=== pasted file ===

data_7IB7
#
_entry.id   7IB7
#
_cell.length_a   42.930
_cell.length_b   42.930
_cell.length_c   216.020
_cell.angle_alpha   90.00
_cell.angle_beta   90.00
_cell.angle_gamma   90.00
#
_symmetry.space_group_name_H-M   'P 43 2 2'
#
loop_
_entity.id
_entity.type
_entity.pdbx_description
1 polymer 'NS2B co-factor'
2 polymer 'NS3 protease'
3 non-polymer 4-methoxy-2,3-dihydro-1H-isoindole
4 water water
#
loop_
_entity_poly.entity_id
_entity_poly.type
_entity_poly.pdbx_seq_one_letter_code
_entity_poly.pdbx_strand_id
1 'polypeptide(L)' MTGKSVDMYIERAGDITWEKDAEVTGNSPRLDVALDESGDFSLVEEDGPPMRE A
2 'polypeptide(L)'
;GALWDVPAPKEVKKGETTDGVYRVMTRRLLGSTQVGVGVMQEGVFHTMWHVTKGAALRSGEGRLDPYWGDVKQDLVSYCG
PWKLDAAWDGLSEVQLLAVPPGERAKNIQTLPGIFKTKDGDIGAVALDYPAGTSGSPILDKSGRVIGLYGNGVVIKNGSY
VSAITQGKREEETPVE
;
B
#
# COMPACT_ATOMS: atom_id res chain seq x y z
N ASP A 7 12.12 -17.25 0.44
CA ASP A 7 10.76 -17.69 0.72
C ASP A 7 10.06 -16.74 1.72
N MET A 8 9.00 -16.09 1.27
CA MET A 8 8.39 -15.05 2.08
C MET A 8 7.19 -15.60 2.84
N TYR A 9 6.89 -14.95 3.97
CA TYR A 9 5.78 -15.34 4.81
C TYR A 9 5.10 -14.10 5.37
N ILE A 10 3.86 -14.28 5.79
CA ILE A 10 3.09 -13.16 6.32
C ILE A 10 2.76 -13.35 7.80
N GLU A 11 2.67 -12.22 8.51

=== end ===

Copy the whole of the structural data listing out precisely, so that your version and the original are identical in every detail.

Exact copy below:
data_7IB7
#
_entry.id   7IB7
#
_cell.length_a   42.930
_cell.length_b   42.930
_cell.length_c   216.020
_cell.angle_alpha   90.00
_cell.angle_beta   90.00
_cell.angle_gamma   90.00
#
_symmetry.space_group_name_H-M   'P 43 2 2'
#
loop_
_entity.id
_entity.type
_entity.pdbx_description
1 polymer 'NS2B co-factor'
2 polymer 'NS3 protease'
3 non-polymer 4-methoxy-2,3-dihydro-1H-isoindole
4 water water
#
loop_
_entity_poly.entity_id
_entity_poly.type
_entity_poly.pdbx_seq_one_letter_code
_entity_poly.pdbx_strand_id
1 'polypeptide(L)' MTGKSVDMYIERAGDITWEKDAEVTGNSPRLDVALDESGDFSLVEEDGPPMRE A
2 'polypeptide(L)'
;GALWDVPAPKEVKKGETTDGVYRVMTRRLLGSTQVGVGVMQEGVFHTMWHVTKGAALRSGEGRLDPYWGDVKQDLVSYCG
PWKLDAAWDGLSEVQLLAVPPGERAKNIQTLPGIFKTKDGDIGAVALDYPAGTSGSPILDKSGRVIGLYGNGVVIKNGSY
VSAITQGKREEETPVE
;
B
#
# COMPACT_ATOMS: atom_id res chain seq x y z
N ASP A 7 12.12 -17.25 0.44
CA ASP A 7 10.76 -17.69 0.72
C ASP A 7 10.06 -16.74 1.72
N MET A 8 9.00 -16.09 1.27
CA MET A 8 8.39 -15.05 2.08
C MET A 8 7.19 -15.60 2.84
N TYR A 9 6.89 -14.95 3.97
CA TYR A 9 5.78 -15.34 4.81
C TYR A 9 5.10 -14.10 5.37
N ILE A 10 3.86 -14.28 5.79
CA ILE A 10 3.09 -13.16 6.32
C ILE A 10 2.76 -13.35 7.80
N GLU A 11 2.67 -12.22 8.51